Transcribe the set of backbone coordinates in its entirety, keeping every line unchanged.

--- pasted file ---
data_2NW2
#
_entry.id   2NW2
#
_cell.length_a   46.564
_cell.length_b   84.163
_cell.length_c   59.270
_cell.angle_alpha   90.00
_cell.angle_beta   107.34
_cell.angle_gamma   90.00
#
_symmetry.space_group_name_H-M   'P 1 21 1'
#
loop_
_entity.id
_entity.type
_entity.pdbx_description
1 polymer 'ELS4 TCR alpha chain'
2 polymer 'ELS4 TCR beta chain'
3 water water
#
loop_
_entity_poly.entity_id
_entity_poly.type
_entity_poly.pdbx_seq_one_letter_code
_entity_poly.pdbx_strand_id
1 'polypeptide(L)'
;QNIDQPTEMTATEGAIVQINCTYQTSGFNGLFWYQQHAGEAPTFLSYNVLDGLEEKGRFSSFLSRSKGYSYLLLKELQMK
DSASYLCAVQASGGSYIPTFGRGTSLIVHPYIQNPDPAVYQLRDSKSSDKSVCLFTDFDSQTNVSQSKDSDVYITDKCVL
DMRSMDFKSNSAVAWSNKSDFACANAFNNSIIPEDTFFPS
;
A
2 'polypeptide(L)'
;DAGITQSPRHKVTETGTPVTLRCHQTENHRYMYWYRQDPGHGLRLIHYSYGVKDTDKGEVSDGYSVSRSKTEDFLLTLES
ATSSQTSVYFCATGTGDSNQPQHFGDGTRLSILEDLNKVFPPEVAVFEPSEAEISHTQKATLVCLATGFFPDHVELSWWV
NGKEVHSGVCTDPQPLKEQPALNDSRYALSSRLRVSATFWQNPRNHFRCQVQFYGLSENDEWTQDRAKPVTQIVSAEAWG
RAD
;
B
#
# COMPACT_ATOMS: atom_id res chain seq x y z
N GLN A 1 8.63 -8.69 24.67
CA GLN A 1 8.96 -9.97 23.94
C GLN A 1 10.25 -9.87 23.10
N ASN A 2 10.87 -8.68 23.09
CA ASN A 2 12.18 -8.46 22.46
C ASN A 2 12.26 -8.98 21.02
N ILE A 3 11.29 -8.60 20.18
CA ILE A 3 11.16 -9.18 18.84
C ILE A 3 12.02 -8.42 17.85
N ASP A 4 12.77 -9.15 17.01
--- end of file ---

data_2NW2
#
_entry.id   2NW2
#
_cell.length_a   46.564
_cell.length_b   84.163
_cell.length_c   59.270
_cell.angle_alpha   90.00
_cell.angle_beta   107.34
_cell.angle_gamma   90.00
#
_symmetry.space_group_name_H-M   'P 1 21 1'
#
loop_
_entity.id
_entity.type
_entity.pdbx_description
1 polymer 'ELS4 TCR alpha chain'
2 polymer 'ELS4 TCR beta chain'
3 water water
#
loop_
_entity_poly.entity_id
_entity_poly.type
_entity_poly.pdbx_seq_one_letter_code
_entity_poly.pdbx_strand_id
1 'polypeptide(L)'
;QNIDQPTEMTATEGAIVQINCTYQTSGFNGLFWYQQHAGEAPTFLSYNVLDGLEEKGRFSSFLSRSKGYSYLLLKELQMK
DSASYLCAVQASGGSYIPTFGRGTSLIVHPYIQNPDPAVYQLRDSKSSDKSVCLFTDFDSQTNVSQSKDSDVYITDKCVL
DMRSMDFKSNSAVAWSNKSDFACANAFNNSIIPEDTFFPS
;
A
2 'polypeptide(L)'
;DAGITQSPRHKVTETGTPVTLRCHQTENHRYMYWYRQDPGHGLRLIHYSYGVKDTDKGEVSDGYSVSRSKTEDFLLTLES
ATSSQTSVYFCATGTGDSNQPQHFGDGTRLSILEDLNKVFPPEVAVFEPSEAEISHTQKATLVCLATGFFPDHVELSWWV
NGKEVHSGVCTDPQPLKEQPALNDSRYALSSRLRVSATFWQNPRNHFRCQVQFYGLSENDEWTQDRAKPVTQIVSAEAWG
RAD
;
B
#
# COMPACT_ATOMS: atom_id res chain seq x y z
N GLN A 1 8.63 -8.69 24.67
CA GLN A 1 8.96 -9.97 23.94
C GLN A 1 10.25 -9.87 23.10
N ASN A 2 10.87 -8.68 23.09
CA ASN A 2 12.18 -8.46 22.46
C ASN A 2 12.26 -8.98 21.02
N ILE A 3 11.29 -8.60 20.18
CA ILE A 3 11.16 -9.18 18.84
C ILE A 3 12.02 -8.42 17.85
N ASP A 4 12.77 -9.15 17.01